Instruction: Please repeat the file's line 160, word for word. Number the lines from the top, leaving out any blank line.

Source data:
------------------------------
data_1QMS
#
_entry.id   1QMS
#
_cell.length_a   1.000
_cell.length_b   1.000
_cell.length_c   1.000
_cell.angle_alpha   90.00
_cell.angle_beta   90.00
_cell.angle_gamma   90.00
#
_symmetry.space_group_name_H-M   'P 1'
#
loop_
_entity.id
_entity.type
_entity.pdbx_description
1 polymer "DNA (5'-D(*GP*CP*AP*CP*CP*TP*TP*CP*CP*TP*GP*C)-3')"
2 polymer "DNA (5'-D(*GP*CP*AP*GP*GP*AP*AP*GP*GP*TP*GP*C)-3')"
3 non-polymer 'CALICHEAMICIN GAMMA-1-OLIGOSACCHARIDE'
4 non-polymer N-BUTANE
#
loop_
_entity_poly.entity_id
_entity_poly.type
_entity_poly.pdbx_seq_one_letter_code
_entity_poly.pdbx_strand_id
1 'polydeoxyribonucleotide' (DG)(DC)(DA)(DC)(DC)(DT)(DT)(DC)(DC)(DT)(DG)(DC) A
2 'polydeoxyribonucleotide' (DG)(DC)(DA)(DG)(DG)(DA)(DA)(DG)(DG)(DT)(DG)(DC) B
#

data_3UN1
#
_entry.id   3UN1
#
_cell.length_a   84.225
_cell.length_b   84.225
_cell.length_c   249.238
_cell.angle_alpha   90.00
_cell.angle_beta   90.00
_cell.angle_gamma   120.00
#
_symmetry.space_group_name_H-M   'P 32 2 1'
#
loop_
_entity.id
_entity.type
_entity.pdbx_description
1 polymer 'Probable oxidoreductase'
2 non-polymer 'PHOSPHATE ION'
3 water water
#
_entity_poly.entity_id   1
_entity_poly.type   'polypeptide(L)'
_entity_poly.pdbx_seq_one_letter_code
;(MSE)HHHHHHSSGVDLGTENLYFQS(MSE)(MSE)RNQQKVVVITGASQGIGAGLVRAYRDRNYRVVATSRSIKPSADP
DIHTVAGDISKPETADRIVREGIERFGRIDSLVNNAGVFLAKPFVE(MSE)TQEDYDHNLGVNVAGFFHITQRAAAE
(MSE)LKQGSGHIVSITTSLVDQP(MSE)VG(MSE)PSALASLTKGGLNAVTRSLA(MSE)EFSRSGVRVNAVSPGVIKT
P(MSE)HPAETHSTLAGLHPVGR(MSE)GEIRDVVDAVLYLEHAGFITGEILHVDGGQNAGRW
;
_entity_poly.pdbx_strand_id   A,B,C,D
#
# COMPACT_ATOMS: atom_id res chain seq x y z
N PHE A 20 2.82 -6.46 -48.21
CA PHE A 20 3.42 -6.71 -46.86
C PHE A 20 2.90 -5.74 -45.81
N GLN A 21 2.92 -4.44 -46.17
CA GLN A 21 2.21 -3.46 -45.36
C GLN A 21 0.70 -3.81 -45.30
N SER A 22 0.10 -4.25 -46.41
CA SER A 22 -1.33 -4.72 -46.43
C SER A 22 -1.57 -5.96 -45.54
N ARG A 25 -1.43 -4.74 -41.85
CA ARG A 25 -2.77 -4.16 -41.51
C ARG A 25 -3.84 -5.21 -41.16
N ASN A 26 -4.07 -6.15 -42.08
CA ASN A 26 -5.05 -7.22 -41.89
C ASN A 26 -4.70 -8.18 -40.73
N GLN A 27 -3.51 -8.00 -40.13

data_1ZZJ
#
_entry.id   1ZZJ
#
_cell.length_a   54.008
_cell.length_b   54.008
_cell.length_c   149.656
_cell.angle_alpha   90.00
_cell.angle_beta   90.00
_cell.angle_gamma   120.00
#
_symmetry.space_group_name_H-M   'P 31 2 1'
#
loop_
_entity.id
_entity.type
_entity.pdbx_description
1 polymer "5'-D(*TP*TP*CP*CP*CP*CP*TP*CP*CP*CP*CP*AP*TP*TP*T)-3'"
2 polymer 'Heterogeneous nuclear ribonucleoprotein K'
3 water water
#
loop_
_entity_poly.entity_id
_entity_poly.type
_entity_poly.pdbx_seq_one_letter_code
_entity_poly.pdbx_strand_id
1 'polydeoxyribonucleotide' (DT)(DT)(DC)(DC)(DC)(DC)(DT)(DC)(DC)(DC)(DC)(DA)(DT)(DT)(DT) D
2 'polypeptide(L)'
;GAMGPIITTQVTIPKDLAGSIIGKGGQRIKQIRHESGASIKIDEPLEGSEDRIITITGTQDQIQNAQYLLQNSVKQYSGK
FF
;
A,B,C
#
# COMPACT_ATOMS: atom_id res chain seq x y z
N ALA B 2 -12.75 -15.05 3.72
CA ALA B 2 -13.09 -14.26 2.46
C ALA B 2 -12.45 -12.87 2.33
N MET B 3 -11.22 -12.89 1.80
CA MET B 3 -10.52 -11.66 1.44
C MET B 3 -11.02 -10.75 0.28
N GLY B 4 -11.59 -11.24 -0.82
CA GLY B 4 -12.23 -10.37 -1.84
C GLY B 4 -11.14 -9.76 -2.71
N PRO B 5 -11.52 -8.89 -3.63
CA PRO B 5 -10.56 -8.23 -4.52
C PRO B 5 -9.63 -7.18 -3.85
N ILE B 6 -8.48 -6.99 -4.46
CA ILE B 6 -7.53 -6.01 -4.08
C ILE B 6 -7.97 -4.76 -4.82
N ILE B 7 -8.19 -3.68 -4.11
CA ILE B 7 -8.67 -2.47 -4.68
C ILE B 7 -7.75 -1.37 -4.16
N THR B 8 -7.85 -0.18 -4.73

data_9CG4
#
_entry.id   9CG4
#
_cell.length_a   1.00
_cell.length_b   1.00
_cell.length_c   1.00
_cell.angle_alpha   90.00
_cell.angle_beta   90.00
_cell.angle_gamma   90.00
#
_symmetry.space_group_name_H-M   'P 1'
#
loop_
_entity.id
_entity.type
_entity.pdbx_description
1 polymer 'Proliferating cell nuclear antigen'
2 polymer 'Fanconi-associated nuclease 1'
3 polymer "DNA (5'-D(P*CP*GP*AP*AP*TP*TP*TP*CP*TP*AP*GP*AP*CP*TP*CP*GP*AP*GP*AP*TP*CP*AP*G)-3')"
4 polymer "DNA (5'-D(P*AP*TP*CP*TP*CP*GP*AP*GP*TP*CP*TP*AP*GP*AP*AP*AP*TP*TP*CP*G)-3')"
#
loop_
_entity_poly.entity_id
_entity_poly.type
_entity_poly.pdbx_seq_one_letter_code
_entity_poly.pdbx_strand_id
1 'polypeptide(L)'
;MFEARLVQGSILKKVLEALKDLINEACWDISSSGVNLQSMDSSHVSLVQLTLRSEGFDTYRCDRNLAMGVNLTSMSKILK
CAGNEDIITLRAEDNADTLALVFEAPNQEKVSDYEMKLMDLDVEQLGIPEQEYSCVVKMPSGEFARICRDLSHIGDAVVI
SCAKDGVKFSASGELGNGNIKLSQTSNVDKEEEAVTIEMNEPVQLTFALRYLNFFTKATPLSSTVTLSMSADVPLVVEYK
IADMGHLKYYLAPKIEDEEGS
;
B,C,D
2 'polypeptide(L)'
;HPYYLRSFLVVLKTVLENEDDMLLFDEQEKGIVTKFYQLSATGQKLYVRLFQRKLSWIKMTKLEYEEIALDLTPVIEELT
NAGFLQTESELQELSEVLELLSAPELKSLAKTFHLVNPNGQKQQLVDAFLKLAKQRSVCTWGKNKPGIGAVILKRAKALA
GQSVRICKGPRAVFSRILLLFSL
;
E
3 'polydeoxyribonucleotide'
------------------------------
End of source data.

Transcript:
;MFEARLVQGSILKKVLEALKDLINEACWDISSSGVNLQSMDSSHVSLVQLTLRSEGFDTYRCDRNLAMGVNLTSMSKILK